Gas heating is to be eliminated from all Historic Environment Scotland (HES) buildings, including Edinburgh Castle, by 2032, it has been revealed.

HES said it aimed to be “net-zero” by 2045, in line with the Scottish Government’s target.

The organisation also plans to reduce the amount of visitor vehicles by 2028 by creating parking hubs where it has clusters of properties.

The initiatives are part of a new action plan unveiled by heritage chiefs this week to preserve Scotland’s historic places in light of the threat of climate change. HES said sites “representing more than 5,000 years of history” will be “involved in the fight against climate change”.

Bosses hope to use the “unique potential of Scotland’s iconic historic sites to inspire climate action and drive positive and sustainable behaviour change through the new plan”.

Investment will also be made in cycling infrastructure for staff and visitors. Use of taxis will be curtailed with an aim to reduce use by 80 per cent by 2022.

Ewan Hyslop, head of technical research and science at HES, said: “We are in the midst of a global climate crisis, and Scotland’s historic sites are already feeling its impacts.

“We need to take significant and urgent action now to protect our past for the future, and this new plan sets out how we will build on our previous success in areas such as energy efficiency, emissions reduction and impact assessment, and encompass broader actions around areas such a sustainable procurement, circular economy and biodiversity.

“We can’t face the climate crisis and its impact on the historic environment alone, and the plan outlines how we will work collaboratively with others locally, nationally and internationally to pool expertise and share knowledge.

“Through innovation in areas such as research, training and education, and by supporting new approaches to sustainable travel and tourism, we will place Scotland and our historic environment at the forefront of the global movement to tackle climate change.”

HES is the country’s largest operator of tourist attractions, preserving places including royal seat Stirling Castle, Roman relic the Antonine Wall and the ancient Crossraguel Abbey.

Climate change is now recognised to be amongst the fastest-growing threats to cultural heritage and historic sites worldwide, with increased rain and erosion one of the main threats to stonework on historic buildings.

Once home to the Red Douglas dynasty, coastal Tantallon Castle near North Berwick is amongst the sites at risk. Culture Secretary Fiona Hyslop, who was at the launch of the report, said: “The historic environment has a critical role to play in our response to the global climate emergency.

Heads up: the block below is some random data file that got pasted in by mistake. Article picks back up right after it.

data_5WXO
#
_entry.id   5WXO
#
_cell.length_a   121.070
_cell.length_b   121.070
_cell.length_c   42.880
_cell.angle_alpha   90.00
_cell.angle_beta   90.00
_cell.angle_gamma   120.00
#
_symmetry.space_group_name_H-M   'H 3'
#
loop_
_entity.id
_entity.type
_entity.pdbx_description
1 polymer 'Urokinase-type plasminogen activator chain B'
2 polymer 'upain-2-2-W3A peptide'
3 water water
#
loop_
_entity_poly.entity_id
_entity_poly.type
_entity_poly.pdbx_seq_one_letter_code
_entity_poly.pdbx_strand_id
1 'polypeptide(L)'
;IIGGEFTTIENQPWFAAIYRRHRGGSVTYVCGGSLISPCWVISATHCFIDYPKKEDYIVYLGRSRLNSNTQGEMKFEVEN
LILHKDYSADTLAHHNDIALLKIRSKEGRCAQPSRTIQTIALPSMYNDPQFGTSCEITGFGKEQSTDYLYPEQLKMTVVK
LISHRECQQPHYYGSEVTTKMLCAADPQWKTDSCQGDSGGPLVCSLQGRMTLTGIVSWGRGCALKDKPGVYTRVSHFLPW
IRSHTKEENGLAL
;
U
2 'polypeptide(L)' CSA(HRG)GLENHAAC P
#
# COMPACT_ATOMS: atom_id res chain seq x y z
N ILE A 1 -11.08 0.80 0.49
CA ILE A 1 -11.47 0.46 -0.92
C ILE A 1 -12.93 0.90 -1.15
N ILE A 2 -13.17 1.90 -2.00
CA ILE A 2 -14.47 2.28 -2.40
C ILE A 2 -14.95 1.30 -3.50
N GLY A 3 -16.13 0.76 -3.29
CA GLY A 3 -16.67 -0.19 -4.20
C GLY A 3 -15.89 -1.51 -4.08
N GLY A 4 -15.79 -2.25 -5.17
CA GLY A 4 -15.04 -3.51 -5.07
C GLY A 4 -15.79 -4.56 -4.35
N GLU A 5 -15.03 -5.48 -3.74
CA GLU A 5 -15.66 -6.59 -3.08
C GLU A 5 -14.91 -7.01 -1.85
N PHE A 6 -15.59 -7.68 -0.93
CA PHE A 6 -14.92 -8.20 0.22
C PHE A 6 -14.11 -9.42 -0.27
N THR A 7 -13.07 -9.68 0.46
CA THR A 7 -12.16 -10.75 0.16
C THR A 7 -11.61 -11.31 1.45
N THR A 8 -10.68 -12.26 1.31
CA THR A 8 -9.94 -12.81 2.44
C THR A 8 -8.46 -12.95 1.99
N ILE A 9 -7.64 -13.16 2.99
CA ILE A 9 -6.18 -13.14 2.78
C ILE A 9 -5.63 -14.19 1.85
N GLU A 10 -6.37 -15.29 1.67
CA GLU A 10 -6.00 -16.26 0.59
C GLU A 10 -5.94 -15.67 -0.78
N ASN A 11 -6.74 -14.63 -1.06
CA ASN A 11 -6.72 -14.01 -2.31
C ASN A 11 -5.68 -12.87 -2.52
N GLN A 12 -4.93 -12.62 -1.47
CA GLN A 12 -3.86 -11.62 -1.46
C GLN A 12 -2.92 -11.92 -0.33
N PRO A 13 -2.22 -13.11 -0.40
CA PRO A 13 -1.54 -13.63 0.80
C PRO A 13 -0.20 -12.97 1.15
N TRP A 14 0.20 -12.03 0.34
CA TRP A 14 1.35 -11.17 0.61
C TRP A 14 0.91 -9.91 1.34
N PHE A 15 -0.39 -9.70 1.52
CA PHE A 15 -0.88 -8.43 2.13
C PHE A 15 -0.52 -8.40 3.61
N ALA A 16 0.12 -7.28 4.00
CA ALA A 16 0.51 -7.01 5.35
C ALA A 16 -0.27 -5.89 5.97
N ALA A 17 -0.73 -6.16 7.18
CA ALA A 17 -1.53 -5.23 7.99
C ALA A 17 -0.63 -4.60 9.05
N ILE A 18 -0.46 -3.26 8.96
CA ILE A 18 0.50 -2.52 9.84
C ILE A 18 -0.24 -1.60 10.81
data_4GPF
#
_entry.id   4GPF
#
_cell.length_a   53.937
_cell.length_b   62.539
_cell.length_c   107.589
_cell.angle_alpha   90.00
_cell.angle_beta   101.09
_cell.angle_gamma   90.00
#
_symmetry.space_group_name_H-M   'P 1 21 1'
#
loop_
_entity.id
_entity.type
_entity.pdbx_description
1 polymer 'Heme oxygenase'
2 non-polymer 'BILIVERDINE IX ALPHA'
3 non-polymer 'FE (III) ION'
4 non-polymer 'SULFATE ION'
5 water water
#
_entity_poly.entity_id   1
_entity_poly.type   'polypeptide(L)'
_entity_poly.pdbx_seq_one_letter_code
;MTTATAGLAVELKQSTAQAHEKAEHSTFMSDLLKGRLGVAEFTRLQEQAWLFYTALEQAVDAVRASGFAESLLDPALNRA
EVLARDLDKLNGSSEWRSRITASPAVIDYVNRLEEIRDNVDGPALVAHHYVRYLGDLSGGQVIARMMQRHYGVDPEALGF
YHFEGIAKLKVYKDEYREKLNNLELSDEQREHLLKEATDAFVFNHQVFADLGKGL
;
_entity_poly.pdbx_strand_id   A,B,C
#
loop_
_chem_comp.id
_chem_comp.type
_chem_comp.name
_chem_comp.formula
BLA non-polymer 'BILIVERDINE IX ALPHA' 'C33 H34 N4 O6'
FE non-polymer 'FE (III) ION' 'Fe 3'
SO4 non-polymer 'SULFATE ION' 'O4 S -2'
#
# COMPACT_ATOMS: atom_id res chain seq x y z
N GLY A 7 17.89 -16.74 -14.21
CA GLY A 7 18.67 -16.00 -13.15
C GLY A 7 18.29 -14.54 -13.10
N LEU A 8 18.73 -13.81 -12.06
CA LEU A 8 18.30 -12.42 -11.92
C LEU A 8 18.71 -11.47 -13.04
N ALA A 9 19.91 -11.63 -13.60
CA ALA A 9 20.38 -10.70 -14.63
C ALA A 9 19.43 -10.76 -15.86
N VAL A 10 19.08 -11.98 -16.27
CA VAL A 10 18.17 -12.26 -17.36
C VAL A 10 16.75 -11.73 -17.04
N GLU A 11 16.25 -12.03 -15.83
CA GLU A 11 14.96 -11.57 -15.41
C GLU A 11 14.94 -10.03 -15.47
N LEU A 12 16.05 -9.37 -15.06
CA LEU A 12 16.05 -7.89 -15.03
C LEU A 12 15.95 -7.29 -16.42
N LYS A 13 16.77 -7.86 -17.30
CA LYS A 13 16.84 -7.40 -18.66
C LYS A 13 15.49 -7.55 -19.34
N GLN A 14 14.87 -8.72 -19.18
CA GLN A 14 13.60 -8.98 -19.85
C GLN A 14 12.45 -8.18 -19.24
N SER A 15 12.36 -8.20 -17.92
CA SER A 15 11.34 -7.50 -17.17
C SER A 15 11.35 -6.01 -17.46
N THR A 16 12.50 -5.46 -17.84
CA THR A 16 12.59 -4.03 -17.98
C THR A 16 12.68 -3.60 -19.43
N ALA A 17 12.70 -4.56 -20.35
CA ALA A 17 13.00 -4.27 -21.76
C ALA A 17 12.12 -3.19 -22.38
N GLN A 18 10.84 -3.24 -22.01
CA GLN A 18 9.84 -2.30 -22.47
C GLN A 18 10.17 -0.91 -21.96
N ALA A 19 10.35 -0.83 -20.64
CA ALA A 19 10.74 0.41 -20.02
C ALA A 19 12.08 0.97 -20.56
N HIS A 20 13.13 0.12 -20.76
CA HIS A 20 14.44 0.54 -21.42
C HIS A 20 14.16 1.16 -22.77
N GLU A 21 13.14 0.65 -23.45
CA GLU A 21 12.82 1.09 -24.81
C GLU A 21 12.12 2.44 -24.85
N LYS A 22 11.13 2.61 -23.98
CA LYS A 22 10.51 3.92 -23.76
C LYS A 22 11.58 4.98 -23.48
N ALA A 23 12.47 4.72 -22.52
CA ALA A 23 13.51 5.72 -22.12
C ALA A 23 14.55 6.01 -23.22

“This Climate Action Plan recognises the scale of the challenge we face and the need for immediate and widespread action. I welcome the commitment Historic Environment Scotland is making to meeting our ambitious emissions targets and look forward to seeing the results of its work in the coming years.”

Jane Ryder, chair of HES, commented: “In the past year international heritage experts have come to Scotland to work with us to develop pioneering methods to better understand the climate-change threat to world heritage sites.

“In addition to piloting some groundbreaking approaches, we’ve hosted the launch of a new international network which has united cultural heritage organisations from across the globe to take action against climate change.

“As Scotland prepares to host COP26 later this year, we want to demonstrate that our nation’s past has a crucial role to play in delivering a green, low-carbon, sustainable future for all.”

The initiative comes as Scotland’s biggest conservation charity mounted a multimillion-pound operation last month to protect its properties from the effects of climate change.

The National Trust for Scotland said it would try to raise millions to repair weather damage to landmarks such as Robert Burns’s birthplace, Charles Rennie Mackintosh’s Hill House and the Mar Lodge estate in the Highlands.

In January the trust began an audit of more than 80 properties to try to contain the rising bills.

It said that leaks caused to historic buildings by extreme climate events are rising, properties are becoming more prone to flooding and income is suffering as visitors are unable to get into the homes and gardens.

And this week scientists from the University of the Highlands and Islands were awarded nearly £1 million to undertake research into the peatlands of northern Scotland, which are being mooted as a UNESCO world heritage site.